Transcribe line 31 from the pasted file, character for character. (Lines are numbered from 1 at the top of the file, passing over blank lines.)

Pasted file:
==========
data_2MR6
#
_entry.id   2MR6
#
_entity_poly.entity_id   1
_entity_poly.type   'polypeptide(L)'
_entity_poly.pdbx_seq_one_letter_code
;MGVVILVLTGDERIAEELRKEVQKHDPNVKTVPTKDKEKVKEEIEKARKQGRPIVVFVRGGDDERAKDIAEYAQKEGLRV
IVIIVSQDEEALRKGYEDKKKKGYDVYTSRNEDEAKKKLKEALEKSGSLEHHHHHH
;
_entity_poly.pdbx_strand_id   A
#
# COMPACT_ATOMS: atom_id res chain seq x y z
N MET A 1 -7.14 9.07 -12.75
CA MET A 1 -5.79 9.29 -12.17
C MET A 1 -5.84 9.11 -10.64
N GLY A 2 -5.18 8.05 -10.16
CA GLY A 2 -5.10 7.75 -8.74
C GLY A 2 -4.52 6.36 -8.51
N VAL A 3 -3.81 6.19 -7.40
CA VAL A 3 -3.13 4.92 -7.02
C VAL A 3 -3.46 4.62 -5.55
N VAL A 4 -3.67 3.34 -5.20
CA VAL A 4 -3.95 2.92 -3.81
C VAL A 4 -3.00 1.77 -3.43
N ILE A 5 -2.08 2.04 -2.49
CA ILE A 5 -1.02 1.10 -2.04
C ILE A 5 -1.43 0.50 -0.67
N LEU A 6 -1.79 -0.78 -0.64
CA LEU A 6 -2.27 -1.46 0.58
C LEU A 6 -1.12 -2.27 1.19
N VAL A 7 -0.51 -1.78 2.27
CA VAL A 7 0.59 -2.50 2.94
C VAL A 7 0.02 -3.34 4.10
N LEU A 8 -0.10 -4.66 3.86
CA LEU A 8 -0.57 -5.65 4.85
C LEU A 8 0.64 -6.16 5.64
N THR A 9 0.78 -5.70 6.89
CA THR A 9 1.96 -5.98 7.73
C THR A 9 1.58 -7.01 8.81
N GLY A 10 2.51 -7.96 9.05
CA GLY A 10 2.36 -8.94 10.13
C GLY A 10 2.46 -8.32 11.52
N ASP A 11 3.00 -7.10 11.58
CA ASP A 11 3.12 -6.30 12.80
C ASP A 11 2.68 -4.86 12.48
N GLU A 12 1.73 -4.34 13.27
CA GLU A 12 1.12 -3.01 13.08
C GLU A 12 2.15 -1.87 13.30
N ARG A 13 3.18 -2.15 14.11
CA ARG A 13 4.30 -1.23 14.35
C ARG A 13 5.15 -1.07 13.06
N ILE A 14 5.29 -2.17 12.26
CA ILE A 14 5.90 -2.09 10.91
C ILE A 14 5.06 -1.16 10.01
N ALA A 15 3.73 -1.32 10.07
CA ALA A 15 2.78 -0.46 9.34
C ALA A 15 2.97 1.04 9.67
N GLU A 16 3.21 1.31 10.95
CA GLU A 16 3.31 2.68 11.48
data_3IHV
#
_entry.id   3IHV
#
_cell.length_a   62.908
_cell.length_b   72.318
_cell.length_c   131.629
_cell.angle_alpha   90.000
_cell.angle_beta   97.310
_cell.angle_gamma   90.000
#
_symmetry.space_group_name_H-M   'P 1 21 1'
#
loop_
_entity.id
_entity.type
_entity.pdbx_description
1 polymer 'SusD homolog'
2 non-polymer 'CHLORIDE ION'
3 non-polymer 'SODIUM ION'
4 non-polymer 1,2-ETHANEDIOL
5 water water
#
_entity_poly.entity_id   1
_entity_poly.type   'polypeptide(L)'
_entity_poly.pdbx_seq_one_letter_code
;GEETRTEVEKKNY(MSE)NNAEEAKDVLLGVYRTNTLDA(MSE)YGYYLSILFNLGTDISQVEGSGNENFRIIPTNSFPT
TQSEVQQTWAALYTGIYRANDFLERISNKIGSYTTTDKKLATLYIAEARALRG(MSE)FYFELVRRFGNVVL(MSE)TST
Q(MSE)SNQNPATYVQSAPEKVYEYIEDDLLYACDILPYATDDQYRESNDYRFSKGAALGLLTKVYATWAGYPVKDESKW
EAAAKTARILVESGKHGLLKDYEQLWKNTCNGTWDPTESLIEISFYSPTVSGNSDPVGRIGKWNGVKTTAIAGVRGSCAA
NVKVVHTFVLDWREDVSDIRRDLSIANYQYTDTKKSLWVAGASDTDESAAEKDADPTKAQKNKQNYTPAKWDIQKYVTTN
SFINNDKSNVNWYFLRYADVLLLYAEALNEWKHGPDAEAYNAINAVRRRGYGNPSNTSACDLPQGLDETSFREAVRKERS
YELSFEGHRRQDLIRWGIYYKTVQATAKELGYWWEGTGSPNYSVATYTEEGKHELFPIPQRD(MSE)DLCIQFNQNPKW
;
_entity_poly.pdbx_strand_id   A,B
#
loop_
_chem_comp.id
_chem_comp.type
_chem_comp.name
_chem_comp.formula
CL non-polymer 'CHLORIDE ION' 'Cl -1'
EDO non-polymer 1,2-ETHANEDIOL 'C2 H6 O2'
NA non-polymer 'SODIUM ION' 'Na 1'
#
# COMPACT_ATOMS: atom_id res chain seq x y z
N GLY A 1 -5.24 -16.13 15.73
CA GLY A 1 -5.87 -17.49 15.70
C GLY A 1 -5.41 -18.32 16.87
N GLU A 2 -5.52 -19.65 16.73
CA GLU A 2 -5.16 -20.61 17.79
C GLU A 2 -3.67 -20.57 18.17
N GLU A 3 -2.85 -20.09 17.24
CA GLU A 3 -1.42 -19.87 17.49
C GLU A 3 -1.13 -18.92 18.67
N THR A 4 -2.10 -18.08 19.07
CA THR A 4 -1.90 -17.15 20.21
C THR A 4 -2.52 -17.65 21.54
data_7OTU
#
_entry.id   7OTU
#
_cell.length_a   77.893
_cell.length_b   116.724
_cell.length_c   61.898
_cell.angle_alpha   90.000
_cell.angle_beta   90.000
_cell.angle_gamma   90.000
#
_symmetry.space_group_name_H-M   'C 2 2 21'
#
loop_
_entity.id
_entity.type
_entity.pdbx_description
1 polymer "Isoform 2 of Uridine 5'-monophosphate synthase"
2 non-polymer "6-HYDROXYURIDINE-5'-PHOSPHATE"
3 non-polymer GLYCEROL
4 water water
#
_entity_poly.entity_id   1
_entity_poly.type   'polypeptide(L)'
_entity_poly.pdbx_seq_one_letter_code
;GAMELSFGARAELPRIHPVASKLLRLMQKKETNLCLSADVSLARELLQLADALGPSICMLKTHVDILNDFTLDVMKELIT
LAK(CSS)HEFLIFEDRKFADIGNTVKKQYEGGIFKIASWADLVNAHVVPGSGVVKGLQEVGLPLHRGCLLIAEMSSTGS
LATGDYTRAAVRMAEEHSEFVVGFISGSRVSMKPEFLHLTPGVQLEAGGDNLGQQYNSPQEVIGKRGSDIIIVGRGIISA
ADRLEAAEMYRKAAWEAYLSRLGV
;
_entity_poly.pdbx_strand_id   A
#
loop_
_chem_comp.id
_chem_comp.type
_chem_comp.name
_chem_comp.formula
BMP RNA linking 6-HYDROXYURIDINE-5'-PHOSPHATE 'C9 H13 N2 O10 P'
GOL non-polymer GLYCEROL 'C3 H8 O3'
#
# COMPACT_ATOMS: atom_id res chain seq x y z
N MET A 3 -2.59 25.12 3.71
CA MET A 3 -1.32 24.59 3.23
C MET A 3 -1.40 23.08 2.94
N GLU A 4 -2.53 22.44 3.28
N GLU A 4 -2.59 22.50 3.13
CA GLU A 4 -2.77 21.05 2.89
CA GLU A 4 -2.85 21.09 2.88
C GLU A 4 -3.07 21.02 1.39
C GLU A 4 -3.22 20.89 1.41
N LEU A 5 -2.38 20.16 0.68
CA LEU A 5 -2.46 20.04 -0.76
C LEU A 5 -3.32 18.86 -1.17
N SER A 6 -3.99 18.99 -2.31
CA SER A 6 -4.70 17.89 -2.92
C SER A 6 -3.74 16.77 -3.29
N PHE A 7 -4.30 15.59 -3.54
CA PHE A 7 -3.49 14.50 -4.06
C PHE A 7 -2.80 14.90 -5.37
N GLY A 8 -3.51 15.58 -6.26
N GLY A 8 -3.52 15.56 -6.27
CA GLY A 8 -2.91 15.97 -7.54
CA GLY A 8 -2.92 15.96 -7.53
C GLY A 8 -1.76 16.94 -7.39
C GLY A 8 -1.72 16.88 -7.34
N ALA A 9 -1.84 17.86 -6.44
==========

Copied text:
C LEU A 6 -1.12 -2.27 1.19